Lisa Jackson’s discrimination and sexual harassment lawsuit against Paula Deen settled last Friday, but not before Deen tried to remove Jackson’s attorney, for publicly disparaging her on social media.  A court order filed hours before the settlement reveals that in March, Deen’s lawyers filed a motion for sanctions against Matthew C. Billips, the lawyer who represented Jackson (read the motion here).  The motion alleges that Billips made offensive remarks about Deen on Twitter.  Some of the more eyebrow-raising tweets included:

“I’ve been doing Paula Deen, in a strongly metaphorical sense”

“I plan on undressing [Deen]” (in reference to an upcoming deposition of Deen)

“Now talk about fun, suing Paula Deen is a hoot!”

In another Twitter conversation about Deen’s diabetes, Billips allegedly referred to Deen’s food with the hashtag #buttercoatedbuttercookies.

Based on Billips’ tweets and his discovery practices, Deen’s lawyers asked the court to disqualify him from continuing to represent Jackson.  As the August 23 court order shows, the judge declined to disqualify Billips, but it was open to imposing some form of sanctions against him.  The judge has indicated that the settlement will not stop the court from sanctioning Billips despite Deen’s lawyers attempt to withdraw their sanctions motion in light of the settlement.  Billips has 20 days as of Friday to show why he should not be sanctioned.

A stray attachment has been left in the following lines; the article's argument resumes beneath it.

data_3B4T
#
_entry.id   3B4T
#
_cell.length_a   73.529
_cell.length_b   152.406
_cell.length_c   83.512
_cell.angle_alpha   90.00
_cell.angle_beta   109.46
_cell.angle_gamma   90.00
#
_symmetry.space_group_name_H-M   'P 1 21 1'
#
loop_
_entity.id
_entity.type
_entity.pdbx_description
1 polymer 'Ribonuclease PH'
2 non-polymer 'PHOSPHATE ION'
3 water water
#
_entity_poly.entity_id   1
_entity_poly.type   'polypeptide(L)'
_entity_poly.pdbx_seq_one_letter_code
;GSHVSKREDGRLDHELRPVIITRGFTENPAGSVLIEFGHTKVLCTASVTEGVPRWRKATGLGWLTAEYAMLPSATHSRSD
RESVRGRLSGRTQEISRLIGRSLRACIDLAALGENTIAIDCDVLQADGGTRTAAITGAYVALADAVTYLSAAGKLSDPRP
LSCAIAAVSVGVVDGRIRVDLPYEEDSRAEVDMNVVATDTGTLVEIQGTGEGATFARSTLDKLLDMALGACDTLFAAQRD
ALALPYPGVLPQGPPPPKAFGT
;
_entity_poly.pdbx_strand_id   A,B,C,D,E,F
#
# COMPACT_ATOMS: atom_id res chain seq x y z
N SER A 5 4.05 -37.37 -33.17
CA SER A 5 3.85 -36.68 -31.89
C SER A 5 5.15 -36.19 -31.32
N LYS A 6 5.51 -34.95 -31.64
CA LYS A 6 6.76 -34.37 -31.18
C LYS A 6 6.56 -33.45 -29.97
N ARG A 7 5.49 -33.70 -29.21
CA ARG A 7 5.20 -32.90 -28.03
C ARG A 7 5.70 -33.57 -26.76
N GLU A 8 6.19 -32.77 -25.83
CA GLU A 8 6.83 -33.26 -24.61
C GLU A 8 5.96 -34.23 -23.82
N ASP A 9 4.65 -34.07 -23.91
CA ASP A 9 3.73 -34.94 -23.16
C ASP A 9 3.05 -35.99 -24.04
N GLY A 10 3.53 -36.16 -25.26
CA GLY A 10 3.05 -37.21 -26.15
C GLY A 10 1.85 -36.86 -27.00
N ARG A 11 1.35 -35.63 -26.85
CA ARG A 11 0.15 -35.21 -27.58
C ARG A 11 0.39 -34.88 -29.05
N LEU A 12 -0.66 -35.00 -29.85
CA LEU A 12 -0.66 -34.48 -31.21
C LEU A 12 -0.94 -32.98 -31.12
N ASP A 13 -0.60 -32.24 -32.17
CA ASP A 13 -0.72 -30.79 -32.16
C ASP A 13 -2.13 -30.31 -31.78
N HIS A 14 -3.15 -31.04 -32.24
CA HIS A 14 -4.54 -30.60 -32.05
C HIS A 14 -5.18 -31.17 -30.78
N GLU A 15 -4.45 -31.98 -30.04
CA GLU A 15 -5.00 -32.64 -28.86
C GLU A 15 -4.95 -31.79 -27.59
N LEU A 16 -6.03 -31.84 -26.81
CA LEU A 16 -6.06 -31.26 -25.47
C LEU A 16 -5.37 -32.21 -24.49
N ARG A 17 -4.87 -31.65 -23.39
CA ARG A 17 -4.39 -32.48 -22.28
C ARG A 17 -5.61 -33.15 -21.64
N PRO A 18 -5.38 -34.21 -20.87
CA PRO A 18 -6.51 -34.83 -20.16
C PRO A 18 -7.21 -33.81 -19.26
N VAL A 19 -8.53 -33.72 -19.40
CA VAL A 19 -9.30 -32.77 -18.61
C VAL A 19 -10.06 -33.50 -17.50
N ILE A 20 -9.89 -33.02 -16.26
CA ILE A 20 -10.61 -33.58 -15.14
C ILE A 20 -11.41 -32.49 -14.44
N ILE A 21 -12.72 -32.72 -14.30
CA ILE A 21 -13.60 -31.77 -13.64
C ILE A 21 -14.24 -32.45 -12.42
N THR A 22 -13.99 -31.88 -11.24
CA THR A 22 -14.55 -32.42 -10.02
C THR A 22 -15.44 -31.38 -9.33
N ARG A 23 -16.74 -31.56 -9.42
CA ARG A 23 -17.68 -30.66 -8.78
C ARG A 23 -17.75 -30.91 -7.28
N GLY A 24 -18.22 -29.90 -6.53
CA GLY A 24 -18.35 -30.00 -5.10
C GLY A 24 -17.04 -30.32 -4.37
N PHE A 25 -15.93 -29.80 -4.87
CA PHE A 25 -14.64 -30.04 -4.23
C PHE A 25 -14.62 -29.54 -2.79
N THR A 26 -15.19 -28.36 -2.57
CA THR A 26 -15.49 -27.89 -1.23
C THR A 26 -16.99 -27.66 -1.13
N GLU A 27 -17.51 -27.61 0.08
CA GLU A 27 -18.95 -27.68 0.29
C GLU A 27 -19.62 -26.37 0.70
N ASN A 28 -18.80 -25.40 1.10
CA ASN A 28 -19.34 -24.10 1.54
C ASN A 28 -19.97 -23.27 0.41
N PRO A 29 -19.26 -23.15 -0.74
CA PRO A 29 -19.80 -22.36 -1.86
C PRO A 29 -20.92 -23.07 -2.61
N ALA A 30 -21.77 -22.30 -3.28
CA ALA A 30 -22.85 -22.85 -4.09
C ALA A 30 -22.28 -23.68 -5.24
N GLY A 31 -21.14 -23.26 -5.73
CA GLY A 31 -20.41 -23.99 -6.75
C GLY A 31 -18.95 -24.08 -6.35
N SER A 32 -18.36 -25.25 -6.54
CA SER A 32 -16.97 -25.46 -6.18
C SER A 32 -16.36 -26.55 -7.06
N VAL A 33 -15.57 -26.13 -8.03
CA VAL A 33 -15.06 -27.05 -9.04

This cautionary tale that teaches litigants (and their attorneys) not to discuss pending cases on social media.  Posts on social networks like Facebook and Twitter can be publicly accessible, are potentially discoverable, and can be the basis for a defamation lawsuit.  There’s little to be gained and much to lose by talking about a lawsuit online.  For that reason, lawyers now commonly instruct their clients in their retainer agreements not to discuss the case with anyone on social media, even family and friends.  Lawyers would do well to follow their own advice.

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Sex, Apps, and Rock-and-Roll

Posted by on Aug 22, 2013 in Litigation, Trademark

Rock legend gets to continue lawsuit against HP for selling penis-measuring app named after himEvans v. Hewlett-Packard Co., 2013 WL 4426359 (N.D. Cal. Aug. 15, 2013)

English: Photo of Chubby Checker when he was i...

(Photo credit: Wikipedia)

Want to test the urban myth that a man’s shoe size is a good measure of his you-know-what?  Well, there’s an app for that.  Or there was.  And the app store that sold it is being sued by the app’s namesake, who isn’t thrilled that his name was associated with a digital ruler for male nethers.